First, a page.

Background: Asthma is a heterogeneous process, yet little is understood regarding phenotypes.
Objective: To determine whether phenotypic differences exist between early-onset, severe asthma as compared with late-onset disease and whether the presence or absence of eosinophilia influences the phenotypes.
Methods: Cross-sectional analysis of integrated clinical, physiologic, and pathologic data collected from 80 subjects with severe asthma. Subjects were divided into those with asthma onset before age 12 years (n = 50) versus after age 12 (n = 30) and by the presence or absence of lung eosinophils.
Results: Subjects with early-onset, severe asthma had significantly more allergen sensitivity (skin test positivity, 98% vs 76%, P <.007) and more allergic symptoms (P values all <or=.02) than subjects with late-onset asthma. In contrast, subjects with late-onset asthma had lower lung function (P values =.05 to.07) than early-onset, despite a shorter (P <.0001) duration of illness. Both groups had a high degree of general asthma symptoms, but those with persistent eosinophils from either age at onset group had significantly more (multiple P values <.05). Similarly, the presence of eosinophils in either age at onset group was associated with the lowest lung function (P <or=.02). Although late-onset asthma was associated with the highest numbers of lung eosinophils (P <.007), only early-onset severe asthma was associated with a lymphocytic/mast cell inflammatory process. Finally, subjects with late-onset asthma without eosinophils had no subepithelial basement membrane thickening, suggesting a different pathologic process.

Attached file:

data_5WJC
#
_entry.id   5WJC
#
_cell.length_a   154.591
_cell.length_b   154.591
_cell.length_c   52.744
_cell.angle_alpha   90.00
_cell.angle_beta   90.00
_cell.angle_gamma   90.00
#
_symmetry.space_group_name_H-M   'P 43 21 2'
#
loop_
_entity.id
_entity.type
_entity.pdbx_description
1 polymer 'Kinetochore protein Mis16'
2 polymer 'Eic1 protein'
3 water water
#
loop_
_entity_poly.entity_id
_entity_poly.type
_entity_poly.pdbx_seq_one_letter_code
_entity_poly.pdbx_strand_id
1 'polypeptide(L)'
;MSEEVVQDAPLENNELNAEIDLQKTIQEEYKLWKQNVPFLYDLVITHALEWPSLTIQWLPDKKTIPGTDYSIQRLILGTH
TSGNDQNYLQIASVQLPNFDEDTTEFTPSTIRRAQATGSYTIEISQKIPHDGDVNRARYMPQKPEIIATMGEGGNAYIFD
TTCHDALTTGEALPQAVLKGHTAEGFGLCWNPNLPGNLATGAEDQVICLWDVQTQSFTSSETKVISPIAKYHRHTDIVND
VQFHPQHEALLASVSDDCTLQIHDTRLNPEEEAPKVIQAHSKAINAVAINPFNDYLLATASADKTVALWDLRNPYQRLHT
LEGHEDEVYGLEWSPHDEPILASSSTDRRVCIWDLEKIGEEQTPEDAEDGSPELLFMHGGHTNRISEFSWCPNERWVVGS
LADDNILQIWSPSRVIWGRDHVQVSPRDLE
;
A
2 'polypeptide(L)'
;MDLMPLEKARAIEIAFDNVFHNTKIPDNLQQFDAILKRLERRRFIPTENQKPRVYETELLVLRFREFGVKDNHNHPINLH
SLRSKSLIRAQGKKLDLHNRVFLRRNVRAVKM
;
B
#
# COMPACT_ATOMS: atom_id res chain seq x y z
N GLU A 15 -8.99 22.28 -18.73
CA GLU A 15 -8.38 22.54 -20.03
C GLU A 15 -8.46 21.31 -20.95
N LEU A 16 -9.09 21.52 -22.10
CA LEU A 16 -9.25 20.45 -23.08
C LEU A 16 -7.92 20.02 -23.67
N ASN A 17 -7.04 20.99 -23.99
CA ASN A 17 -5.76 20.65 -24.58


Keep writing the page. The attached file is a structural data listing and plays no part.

Conclusions: Differentiating severe asthma by age at onset and presence or absence of eosinophils identifies phenotypes of asthma, which could benefit subsequent genetic and therapeutic studies.